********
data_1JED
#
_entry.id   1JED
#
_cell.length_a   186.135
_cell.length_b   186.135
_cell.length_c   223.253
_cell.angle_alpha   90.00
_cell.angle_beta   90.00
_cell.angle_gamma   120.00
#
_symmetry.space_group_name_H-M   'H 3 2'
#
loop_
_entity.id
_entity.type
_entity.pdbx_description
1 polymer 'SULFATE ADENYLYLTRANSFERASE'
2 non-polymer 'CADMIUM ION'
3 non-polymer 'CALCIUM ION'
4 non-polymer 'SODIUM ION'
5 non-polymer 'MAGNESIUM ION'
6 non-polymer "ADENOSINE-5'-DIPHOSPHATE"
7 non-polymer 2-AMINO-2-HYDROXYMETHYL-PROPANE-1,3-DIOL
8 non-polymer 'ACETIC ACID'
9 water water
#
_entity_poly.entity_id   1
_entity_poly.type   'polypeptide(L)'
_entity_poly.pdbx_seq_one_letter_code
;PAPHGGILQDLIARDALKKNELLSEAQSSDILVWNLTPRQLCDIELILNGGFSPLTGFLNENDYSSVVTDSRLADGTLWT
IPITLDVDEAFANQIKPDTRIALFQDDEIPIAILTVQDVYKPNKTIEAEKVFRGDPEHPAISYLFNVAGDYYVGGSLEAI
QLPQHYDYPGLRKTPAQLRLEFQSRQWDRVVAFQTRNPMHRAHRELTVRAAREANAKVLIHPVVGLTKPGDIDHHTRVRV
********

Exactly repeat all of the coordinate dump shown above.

data_1JED
#
_entry.id   1JED
#
_cell.length_a   186.135
_cell.length_b   186.135
_cell.length_c   223.253
_cell.angle_alpha   90.00
_cell.angle_beta   90.00
_cell.angle_gamma   120.00
#
_symmetry.space_group_name_H-M   'H 3 2'
#
loop_
_entity.id
_entity.type
_entity.pdbx_description
1 polymer 'SULFATE ADENYLYLTRANSFERASE'
2 non-polymer 'CADMIUM ION'
3 non-polymer 'CALCIUM ION'
4 non-polymer 'SODIUM ION'
5 non-polymer 'MAGNESIUM ION'
6 non-polymer "ADENOSINE-5'-DIPHOSPHATE"
7 non-polymer 2-AMINO-2-HYDROXYMETHYL-PROPANE-1,3-DIOL
8 non-polymer 'ACETIC ACID'
9 water water
#
_entity_poly.entity_id   1
_entity_poly.type   'polypeptide(L)'
_entity_poly.pdbx_seq_one_letter_code
;PAPHGGILQDLIARDALKKNELLSEAQSSDILVWNLTPRQLCDIELILNGGFSPLTGFLNENDYSSVVTDSRLADGTLWT
IPITLDVDEAFANQIKPDTRIALFQDDEIPIAILTVQDVYKPNKTIEAEKVFRGDPEHPAISYLFNVAGDYYVGGSLEAI
QLPQHYDYPGLRKTPAQLRLEFQSRQWDRVVAFQTRNPMHRAHRELTVRAAREANAKVLIHPVVGLTKPGDIDHHTRVRV